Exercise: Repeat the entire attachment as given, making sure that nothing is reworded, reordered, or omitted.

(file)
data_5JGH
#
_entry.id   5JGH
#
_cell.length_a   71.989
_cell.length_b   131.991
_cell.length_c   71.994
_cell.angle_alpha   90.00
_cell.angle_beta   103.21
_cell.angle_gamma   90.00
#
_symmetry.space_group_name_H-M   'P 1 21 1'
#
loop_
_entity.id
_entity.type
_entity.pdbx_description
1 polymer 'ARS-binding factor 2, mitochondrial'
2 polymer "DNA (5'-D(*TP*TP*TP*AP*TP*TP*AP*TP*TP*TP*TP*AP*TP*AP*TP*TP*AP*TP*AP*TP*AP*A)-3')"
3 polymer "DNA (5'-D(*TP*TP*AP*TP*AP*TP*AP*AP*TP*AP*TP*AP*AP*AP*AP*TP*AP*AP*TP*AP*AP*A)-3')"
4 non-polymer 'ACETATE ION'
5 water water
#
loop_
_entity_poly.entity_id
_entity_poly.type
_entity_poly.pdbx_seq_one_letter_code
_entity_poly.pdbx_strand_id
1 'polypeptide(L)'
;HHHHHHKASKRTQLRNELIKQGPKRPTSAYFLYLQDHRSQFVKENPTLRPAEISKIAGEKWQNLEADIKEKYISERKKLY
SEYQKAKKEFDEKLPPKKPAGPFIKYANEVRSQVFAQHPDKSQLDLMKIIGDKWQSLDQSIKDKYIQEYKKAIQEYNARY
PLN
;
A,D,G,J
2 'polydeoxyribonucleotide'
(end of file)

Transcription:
data_5JGH
#
_entry.id   5JGH
#
_cell.length_a   71.989
_cell.length_b   131.991
_cell.length_c   71.994
_cell.angle_alpha   90.00
_cell.angle_beta   103.21
_cell.angle_gamma   90.00
#
_symmetry.space_group_name_H-M   'P 1 21 1'
#
loop_
_entity.id
_entity.type
_entity.pdbx_description
1 polymer 'ARS-binding factor 2, mitochondrial'
2 polymer "DNA (5'-D(*TP*TP*TP*AP*TP*TP*AP*TP*TP*TP*TP*AP*TP*AP*TP*TP*AP*TP*AP*TP*AP*A)-3')"
3 polymer "DNA (5'-D(*TP*TP*AP*TP*AP*TP*AP*AP*TP*AP*TP*AP*AP*AP*AP*TP*AP*AP*TP*AP*AP*A)-3')"
4 non-polymer 'ACETATE ION'
5 water water
#
loop_
_entity_poly.entity_id
_entity_poly.type
_entity_poly.pdbx_seq_one_letter_code
_entity_poly.pdbx_strand_id
1 'polypeptide(L)'
;HHHHHHKASKRTQLRNELIKQGPKRPTSAYFLYLQDHRSQFVKENPTLRPAEISKIAGEKWQNLEADIKEKYISERKKLY
SEYQKAKKEFDEKLPPKKPAGPFIKYANEVRSQVFAQHPDKSQLDLMKIIGDKWQSLDQSIKDKYIQEYKKAIQEYNARY
PLN
;
A,D,G,J
2 'polydeoxyribonucleotide'